The fitness community is divided over which training approach is ideal when in an energy deficit: heavier training or higher-rep training. A recent study by a team of researchers sheds some light on the debate. However, the results are far from definitive.
Table of Contents
A Look at the Study
The study was conducted by a team of researchers and involved 130 middle-aged subjects with at least six months of training experience. The study used a randomized crossover design, with each subject completing both heavier and lighter resistance training periods, with an eight-week washout period in between.
The two resistance training periods were identical, except for the training loads employed.
The heavier training used ~80% of 1RM with <10 reps per set.
The lighter training used ~60% of 1RM with <20 reps per set.
Subjects performed a single set of each exercise, taken slightly past momentary concentric failure. Subjects logged their meals in MyFitnessPal, aiming for a 20% calorie reduction from their estimated maintenance needs, while consuming 1.5 grams of protein per kilo of body mass.
Results of the Study
The study produced nearly identical results for both approaches to training. Subjects lost a small amount of fat mass and gained a small amount of lean mass in both conditions. Heavier training showed a slightly better result in fat loss, while higher-rep training showed slightly better results in gaining/retaining lean mass, but the differences were not significant in practical terms.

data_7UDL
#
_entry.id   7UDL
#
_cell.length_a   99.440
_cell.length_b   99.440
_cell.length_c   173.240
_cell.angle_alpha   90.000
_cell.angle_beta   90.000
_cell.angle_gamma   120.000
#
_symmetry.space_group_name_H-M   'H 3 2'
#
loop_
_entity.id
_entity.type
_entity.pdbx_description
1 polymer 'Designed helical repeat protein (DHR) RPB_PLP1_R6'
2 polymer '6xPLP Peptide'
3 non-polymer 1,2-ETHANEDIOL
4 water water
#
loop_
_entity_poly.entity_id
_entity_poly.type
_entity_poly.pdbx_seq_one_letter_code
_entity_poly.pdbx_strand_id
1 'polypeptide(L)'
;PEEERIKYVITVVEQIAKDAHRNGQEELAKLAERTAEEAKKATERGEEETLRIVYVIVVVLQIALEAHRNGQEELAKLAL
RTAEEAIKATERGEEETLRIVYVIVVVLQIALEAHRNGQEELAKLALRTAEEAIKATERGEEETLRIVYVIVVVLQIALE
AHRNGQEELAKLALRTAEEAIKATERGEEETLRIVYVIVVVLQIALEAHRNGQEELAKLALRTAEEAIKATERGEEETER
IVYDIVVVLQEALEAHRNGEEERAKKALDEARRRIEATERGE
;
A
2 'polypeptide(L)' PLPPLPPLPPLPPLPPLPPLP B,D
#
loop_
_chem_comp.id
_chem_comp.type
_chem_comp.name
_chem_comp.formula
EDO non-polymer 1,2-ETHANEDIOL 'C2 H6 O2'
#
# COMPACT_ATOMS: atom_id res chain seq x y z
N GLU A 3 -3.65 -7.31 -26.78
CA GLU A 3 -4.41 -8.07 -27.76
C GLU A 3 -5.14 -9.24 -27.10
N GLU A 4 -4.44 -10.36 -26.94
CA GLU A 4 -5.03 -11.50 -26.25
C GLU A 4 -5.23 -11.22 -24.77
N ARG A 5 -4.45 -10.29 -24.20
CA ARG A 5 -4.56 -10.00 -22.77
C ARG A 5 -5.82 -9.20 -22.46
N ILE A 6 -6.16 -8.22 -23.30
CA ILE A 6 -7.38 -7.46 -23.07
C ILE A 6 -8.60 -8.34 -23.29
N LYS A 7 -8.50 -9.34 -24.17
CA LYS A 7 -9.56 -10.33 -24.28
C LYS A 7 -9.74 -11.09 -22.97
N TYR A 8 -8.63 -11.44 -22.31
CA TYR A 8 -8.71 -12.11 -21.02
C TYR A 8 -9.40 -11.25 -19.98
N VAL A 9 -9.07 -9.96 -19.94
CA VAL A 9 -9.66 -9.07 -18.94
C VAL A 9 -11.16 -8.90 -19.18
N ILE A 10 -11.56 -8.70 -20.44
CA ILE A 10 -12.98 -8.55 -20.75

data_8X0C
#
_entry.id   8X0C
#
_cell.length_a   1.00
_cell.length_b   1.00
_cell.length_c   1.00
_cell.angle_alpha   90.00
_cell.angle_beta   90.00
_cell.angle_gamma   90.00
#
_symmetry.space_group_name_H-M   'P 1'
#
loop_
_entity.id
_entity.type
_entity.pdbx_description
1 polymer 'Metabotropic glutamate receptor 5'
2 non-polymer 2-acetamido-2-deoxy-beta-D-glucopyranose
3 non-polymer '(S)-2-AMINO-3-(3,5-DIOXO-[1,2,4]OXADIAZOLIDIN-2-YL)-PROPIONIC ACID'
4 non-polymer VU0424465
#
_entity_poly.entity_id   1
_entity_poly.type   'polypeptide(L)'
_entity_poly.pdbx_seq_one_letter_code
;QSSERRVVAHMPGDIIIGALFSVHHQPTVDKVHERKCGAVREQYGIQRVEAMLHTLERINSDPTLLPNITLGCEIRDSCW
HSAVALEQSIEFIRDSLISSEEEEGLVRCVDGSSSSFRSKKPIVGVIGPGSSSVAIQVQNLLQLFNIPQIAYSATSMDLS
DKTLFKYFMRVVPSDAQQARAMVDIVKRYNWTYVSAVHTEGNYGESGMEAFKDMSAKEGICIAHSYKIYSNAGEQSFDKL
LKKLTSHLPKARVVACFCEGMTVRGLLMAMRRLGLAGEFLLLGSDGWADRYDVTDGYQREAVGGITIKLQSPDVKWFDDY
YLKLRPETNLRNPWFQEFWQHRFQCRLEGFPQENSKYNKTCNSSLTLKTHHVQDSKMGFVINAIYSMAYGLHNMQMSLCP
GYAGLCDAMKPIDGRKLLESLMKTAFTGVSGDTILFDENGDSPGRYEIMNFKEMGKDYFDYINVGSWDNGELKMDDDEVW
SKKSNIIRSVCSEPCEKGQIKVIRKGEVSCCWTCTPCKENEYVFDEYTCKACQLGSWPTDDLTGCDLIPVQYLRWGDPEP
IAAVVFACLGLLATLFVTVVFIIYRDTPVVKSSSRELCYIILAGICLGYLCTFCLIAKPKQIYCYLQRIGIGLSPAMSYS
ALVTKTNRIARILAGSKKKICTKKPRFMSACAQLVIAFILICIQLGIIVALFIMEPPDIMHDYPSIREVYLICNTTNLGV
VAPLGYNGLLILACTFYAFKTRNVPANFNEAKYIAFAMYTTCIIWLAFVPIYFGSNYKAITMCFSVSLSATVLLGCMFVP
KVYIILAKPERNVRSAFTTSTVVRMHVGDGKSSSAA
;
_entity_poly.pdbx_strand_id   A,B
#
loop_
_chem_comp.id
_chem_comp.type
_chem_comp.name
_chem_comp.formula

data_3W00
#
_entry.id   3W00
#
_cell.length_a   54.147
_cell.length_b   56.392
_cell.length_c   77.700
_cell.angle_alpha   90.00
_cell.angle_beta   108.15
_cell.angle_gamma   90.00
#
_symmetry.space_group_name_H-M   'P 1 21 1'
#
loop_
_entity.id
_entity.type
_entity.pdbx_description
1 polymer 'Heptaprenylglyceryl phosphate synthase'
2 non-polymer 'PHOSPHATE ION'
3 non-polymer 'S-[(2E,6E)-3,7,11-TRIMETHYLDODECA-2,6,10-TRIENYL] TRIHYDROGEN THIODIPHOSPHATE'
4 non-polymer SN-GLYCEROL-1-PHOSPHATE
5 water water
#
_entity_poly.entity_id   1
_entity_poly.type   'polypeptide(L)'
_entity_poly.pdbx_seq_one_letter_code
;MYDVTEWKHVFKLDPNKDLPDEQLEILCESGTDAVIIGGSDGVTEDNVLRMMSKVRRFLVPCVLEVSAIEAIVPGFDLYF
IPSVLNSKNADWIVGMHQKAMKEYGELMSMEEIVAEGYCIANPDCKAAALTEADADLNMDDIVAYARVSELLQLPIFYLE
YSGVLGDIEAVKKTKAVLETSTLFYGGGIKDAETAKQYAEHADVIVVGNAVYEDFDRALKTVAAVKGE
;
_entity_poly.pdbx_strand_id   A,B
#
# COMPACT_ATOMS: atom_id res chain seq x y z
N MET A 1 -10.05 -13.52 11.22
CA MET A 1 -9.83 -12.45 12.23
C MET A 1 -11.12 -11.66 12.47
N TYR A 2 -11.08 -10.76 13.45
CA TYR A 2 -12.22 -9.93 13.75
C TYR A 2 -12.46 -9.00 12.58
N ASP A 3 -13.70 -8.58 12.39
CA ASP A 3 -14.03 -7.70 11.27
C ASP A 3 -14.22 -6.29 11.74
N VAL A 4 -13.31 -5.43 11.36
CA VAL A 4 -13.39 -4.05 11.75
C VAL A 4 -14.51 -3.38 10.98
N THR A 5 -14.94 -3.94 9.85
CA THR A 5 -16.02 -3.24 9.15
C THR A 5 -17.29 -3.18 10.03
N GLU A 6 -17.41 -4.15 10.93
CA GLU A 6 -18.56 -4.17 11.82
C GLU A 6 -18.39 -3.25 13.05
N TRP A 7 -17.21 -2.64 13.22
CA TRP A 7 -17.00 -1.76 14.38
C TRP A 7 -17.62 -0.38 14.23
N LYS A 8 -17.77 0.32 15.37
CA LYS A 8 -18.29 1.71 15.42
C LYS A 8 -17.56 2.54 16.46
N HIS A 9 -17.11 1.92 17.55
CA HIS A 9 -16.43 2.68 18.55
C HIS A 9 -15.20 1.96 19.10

The study showed that null results can be just as valuable as significant results showing large differences. If two approaches produce similar results, we can expand our options and make informed decisions about training. The study also illustrated the challenges of research with an intentional weight gain or weight loss component, as it is difficult to put subjects in a controlled energy deficit or surplus of a predictable magnitude.
In conclusion, the study by this team of researchers does not provide a definitive answer to the debate over heavier training or higher-rep training in an energy deficit. However, it does show that both approaches produce similar results. Therefore, we can use either approach when in an energy deficit, depending on our personal preferences and goals. This study is a valuable addition to the existing body of research, and it highlights the importance of continued research in this field.
For speed and power athletes, incorporating both heavy weight and high-rep training may be beneficial. Heavy weight training can help to increase maximal strength and power, while higher-rep training can improve muscular endurance and overall conditioning. It’s important to work with a qualified coach or trainer to design a training program that is specific to the individual athlete’s needs and goals. Additionally, proper nutrition and recovery strategies should be prioritized to support the demands of intense training.